By Michael O. Mastura
Sultan Kudarat Islamic Academy
COTABATO City — The time to vacillate is over. If asked to name the most definitive policy statement of President Duterte about doing justice to the Bangsamoro, it is understandable if a layman replied: Wala po siya nasabi tunkol sa BBL (Bangsamoro Basic Law) sa amin pagtitipun.
Was it a spur of duty that the President hardly said anything at the Moro Islamic Liberation Front (MILF) consultation in the old capitol in Sultan Kudarat, Maguindanao on Nov. 27, 2017? But in keeping with his campaign promise of federalism, neither was there any mention of BBL except to reiterate the duty to correct historical injustices against the Moro people.
President Duterte’s pride at stake in tracing his maternal Moro bloodline is not anecdotal when delivered on national television and betrays his headstrong character ready to grapple with the Bangsamoro quest. Yet this profile in courage of a first presidency that hails from Mindanao has voiced current popular sentiments wooing converts to the federalist cause. Meanwhile, the trajectory of BBL continues to evolve into parallel and contradictory lines of constitutional and judicial attitudes, if plotted on a simple graph with space dimension and sequence as axes.
My take is that a federal shift would overcome issues raised in earlier cases including lines of reasoning of constitutional infirmity. Only in mid-October 2017 — when Edsa Commission chairman Pastor Saycon and I accompanied heirs of the Sultan of Sulu, Sultan of Magindanaw and Rajah of Buayan to seek audience with Malacanang — was there clarity with no litany of grievances but a chronology of episodes drifted from political economy of armed conflict in Mindanao towards communication strategy of the BBL.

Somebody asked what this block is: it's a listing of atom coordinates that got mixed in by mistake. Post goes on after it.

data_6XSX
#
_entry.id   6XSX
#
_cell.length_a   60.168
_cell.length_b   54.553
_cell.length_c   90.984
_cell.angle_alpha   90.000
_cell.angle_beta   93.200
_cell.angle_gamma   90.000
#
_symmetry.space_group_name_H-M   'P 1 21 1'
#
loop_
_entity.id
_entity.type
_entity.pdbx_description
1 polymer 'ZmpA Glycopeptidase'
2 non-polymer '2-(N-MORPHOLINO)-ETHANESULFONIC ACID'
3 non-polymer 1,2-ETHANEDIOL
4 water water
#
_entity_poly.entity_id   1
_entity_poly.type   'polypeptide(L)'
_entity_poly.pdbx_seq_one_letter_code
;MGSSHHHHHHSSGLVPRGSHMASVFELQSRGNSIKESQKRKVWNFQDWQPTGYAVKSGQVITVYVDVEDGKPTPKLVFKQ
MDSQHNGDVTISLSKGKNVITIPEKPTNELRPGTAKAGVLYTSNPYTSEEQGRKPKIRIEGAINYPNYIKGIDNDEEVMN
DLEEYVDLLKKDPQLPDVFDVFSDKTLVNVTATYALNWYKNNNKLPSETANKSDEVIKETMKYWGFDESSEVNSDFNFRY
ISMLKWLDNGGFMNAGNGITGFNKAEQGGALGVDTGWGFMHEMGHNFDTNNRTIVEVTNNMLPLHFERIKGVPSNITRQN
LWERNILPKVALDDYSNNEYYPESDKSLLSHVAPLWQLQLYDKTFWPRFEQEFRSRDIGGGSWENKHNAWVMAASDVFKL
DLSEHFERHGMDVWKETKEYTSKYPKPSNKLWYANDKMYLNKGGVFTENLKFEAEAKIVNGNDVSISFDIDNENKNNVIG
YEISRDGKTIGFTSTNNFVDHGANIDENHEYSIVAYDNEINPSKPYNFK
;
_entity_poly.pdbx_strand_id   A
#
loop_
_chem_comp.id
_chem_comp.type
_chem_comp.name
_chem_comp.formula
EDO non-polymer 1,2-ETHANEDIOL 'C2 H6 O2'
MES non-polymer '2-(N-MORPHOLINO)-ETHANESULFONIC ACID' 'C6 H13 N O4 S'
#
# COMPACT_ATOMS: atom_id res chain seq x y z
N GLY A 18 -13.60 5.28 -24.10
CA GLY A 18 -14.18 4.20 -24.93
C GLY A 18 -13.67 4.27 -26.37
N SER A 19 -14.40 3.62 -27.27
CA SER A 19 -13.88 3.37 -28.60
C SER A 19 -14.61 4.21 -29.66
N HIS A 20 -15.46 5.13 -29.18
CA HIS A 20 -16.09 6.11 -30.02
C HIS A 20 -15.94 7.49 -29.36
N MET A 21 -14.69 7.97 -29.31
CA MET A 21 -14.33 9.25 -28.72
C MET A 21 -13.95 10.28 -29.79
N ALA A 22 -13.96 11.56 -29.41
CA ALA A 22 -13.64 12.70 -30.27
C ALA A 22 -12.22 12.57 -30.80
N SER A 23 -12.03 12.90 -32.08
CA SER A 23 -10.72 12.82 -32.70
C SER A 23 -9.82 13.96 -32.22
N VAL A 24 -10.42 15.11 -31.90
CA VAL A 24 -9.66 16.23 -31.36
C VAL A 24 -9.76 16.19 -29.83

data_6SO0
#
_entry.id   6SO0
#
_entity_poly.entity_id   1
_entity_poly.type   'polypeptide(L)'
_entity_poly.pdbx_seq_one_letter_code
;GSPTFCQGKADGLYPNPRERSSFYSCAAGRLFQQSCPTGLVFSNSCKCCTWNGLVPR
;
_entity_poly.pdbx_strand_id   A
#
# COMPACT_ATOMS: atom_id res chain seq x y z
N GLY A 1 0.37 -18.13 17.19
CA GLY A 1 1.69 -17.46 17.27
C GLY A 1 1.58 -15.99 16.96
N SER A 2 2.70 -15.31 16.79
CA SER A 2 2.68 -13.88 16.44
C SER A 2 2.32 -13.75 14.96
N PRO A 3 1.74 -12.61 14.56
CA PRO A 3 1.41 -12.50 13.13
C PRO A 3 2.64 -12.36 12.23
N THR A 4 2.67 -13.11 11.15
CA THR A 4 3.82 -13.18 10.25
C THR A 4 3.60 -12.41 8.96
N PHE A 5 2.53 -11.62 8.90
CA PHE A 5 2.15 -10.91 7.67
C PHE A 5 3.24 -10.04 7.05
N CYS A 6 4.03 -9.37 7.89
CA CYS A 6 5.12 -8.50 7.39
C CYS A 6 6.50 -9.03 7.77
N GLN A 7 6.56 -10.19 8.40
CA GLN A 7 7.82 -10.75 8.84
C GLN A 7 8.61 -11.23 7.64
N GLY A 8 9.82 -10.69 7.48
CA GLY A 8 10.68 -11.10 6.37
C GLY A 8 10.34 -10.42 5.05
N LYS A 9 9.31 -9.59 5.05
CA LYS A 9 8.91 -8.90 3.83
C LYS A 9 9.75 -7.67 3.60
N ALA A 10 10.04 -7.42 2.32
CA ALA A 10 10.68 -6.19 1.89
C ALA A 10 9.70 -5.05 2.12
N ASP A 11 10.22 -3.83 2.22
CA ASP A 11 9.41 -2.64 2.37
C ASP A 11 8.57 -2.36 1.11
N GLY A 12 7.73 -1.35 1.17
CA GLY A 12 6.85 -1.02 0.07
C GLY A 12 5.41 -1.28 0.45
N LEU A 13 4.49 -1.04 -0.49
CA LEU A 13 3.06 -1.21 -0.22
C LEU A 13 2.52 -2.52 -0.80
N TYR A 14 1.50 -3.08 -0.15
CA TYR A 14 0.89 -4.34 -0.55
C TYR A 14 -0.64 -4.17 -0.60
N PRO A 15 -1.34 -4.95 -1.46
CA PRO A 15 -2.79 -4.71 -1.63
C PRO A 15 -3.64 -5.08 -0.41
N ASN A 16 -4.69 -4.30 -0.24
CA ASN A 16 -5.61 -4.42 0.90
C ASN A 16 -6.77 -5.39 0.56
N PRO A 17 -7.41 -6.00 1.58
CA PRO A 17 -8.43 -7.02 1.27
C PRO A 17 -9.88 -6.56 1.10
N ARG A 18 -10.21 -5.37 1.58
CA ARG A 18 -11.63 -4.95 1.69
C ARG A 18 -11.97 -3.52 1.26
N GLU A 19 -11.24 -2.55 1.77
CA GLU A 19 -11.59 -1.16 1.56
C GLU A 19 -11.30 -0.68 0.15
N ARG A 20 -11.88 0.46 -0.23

Straightforwardly, towards the end of that abbreviated conversation, I approached him and clasped his hand to say: “Mr. President, you are on the right track about a federalist solution. You and I are both lawyers who well know BBL will run aground on constitutional constraints (i.e. in its present form).” As the nominal craftsman of the Framework of Agreement (FAB) who renegotiated and reformulated the MOA-AD (Memorandum of Agreement on Ancestral Domain), I spent seventeen years at the peace negotiating table, and saved this best line for posterity. The time to rehearse the argument for a system that we call “federal” has come of age.
Presidential pronouncements seem to vary with varying audiences however. In the course of an interview by Mindanews on Jan. 12, 2018, President Duterte specifically favored the passage of BBL “first” so that “we could have something ahead of the shift” to federalism. There’s here a milieu of priority in sequence with no moral equivalents and no scruples for the front groups. Upon returning from an official visit to India on Jan. 27, the President’s statement suggested once more a vacillation or a mixed messaging: leaning or titillating or finding a solution difficult.